Another Possible Case Of A Dog Poisoned By Antifreeze

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FOX40 found another possible case of a dog being poisoned by antifreeze in one week.

"She's getting better, but Abby was lethargic, shaking, vomiting, not eating,” Rene Bean said.

Rene Bean of Antelope immediately took her 12-year-old beagle, Abby, to the vet Jan. 20, and to her surprise, the first thing the Dr. asked was, “Has she been exposed to antifreeze?"

According to the Doctor, Abby's Blood Urea Nitrogen levels (BUN) were more than 10 times what they should be, and her kidneys had failed.

"California's antifreeze has a bittering agent added to it. It's one of the states that requires that  I think to protect animals. So it would have to be purposeful, I would think." Dr. Jenni Byerly of Marqueen Pet Emergency Specialty said.

Bean had no idea what caused Abby to have these symptoms. Then she watched FOX40's story from last week and started to connect the dots.

Ten-year-old Scrappy was a neighbor dog who lived just on the other side of Tetotum Park in Antelope. Scrappy also suffered from antifreeze overdose. She died last week.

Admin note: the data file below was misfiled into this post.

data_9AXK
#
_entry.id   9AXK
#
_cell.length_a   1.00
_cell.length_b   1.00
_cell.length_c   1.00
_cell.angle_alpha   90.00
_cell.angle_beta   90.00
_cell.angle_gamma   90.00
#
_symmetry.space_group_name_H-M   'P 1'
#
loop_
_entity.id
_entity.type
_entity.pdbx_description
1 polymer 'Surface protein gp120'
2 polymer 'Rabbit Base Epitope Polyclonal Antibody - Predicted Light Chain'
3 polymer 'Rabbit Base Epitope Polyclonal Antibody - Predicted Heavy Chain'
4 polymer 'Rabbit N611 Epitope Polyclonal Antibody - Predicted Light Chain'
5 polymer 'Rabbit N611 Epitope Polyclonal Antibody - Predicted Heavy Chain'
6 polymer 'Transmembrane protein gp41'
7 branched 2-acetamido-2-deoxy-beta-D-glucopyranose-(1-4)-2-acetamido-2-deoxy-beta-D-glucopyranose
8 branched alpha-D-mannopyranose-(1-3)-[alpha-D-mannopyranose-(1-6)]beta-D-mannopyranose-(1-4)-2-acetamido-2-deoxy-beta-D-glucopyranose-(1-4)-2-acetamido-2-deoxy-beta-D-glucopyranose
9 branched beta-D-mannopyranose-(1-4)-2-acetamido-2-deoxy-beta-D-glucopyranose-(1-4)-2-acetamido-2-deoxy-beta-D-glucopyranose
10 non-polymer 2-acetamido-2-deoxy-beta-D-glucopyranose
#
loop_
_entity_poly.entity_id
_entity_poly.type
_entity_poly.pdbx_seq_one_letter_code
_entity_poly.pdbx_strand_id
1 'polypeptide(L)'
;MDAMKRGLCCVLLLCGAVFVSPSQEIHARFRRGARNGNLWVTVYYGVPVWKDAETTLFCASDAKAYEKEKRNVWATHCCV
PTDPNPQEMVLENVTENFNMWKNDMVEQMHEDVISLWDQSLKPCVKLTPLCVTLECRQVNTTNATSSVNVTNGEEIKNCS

"A lot of the things were the same, so we’re assuming this is what happened to Abby," Bean said.

They both live in the same neighborhood, in corner houses, with rod iron fences -- easy access for anyone possibly pulling a terrible prank. Two days of hospitalization, IV fluids and almost $1,000 later, Abby miraculously survived.

However, now she has an uncontrollable shake and must eat special kidney food for life.

"She is not out of the woods yet," bean said.

Veterinarians suggest owners to pay close attention to their pets, and be vigilant of the signs.

"If they see any signs that seem like their dog is drunk or acting weird, vomiting, drinking more water, they should take it to the vet right away," Dr. Byerly said.

If you wait, the dog may show signs of recovery. After 24 hours however, the toxins may spread to the rest of the body, and may lead to death.

If you believe your animal may be a victim of antifreeze poisoning, or have information that may lead to an arrest, call your local Animal Control.